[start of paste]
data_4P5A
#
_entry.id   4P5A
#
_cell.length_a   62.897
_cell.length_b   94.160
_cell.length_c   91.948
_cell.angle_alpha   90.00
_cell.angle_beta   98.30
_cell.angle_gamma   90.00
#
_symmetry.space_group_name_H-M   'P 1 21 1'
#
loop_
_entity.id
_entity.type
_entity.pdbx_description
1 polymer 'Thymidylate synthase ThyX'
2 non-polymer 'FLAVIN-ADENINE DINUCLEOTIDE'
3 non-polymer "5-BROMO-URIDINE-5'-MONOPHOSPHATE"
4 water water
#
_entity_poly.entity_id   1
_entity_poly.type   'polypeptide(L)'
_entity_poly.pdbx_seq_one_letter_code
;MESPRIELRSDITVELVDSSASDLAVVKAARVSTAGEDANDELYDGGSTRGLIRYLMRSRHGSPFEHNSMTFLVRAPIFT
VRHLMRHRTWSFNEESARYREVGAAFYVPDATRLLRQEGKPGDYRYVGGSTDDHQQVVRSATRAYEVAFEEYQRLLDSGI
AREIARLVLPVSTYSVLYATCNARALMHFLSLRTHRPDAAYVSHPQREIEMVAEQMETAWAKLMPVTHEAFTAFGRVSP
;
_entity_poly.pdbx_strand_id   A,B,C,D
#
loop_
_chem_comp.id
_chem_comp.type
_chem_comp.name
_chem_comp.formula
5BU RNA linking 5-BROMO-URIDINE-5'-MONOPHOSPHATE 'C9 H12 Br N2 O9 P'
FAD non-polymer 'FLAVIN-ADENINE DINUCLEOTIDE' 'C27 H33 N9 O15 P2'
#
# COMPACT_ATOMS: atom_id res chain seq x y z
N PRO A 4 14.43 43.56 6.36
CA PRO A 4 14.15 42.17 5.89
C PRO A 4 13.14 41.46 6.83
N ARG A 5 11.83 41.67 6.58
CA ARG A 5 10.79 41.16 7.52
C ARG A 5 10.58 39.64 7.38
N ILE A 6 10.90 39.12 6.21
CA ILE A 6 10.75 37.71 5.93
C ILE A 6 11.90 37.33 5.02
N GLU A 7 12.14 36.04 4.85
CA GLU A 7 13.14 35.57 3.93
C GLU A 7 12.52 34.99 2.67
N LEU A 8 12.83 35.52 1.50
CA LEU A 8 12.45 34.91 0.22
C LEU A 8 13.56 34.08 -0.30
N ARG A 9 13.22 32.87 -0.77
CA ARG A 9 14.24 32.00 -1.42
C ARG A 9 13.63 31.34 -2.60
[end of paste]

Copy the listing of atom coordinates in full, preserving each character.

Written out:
data_4P5A
#
_entry.id   4P5A
#
_cell.length_a   62.897
_cell.length_b   94.160
_cell.length_c   91.948
_cell.angle_alpha   90.00
_cell.angle_beta   98.30
_cell.angle_gamma   90.00
#
_symmetry.space_group_name_H-M   'P 1 21 1'
#
loop_
_entity.id
_entity.type
_entity.pdbx_description
1 polymer 'Thymidylate synthase ThyX'
2 non-polymer 'FLAVIN-ADENINE DINUCLEOTIDE'
3 non-polymer "5-BROMO-URIDINE-5'-MONOPHOSPHATE"
4 water water
#
_entity_poly.entity_id   1
_entity_poly.type   'polypeptide(L)'
_entity_poly.pdbx_seq_one_letter_code
;MESPRIELRSDITVELVDSSASDLAVVKAARVSTAGEDANDELYDGGSTRGLIRYLMRSRHGSPFEHNSMTFLVRAPIFT
VRHLMRHRTWSFNEESARYREVGAAFYVPDATRLLRQEGKPGDYRYVGGSTDDHQQVVRSATRAYEVAFEEYQRLLDSGI
AREIARLVLPVSTYSVLYATCNARALMHFLSLRTHRPDAAYVSHPQREIEMVAEQMETAWAKLMPVTHEAFTAFGRVSP
;
_entity_poly.pdbx_strand_id   A,B,C,D
#
loop_
_chem_comp.id
_chem_comp.type
_chem_comp.name
_chem_comp.formula
5BU RNA linking 5-BROMO-URIDINE-5'-MONOPHOSPHATE 'C9 H12 Br N2 O9 P'
FAD non-polymer 'FLAVIN-ADENINE DINUCLEOTIDE' 'C27 H33 N9 O15 P2'
#
# COMPACT_ATOMS: atom_id res chain seq x y z
N PRO A 4 14.43 43.56 6.36
CA PRO A 4 14.15 42.17 5.89
C PRO A 4 13.14 41.46 6.83
N ARG A 5 11.83 41.67 6.58
CA ARG A 5 10.79 41.16 7.52
C ARG A 5 10.58 39.64 7.38
N ILE A 6 10.90 39.12 6.21
CA ILE A 6 10.75 37.71 5.93
C ILE A 6 11.90 37.33 5.02
N GLU A 7 12.14 36.04 4.85
CA GLU A 7 13.14 35.57 3.93
C GLU A 7 12.52 34.99 2.67
N LEU A 8 12.83 35.52 1.50
CA LEU A 8 12.45 34.91 0.22
C LEU A 8 13.56 34.08 -0.30
N ARG A 9 13.22 32.87 -0.77
CA ARG A 9 14.24 32.00 -1.42
C ARG A 9 13.63 31.34 -2.60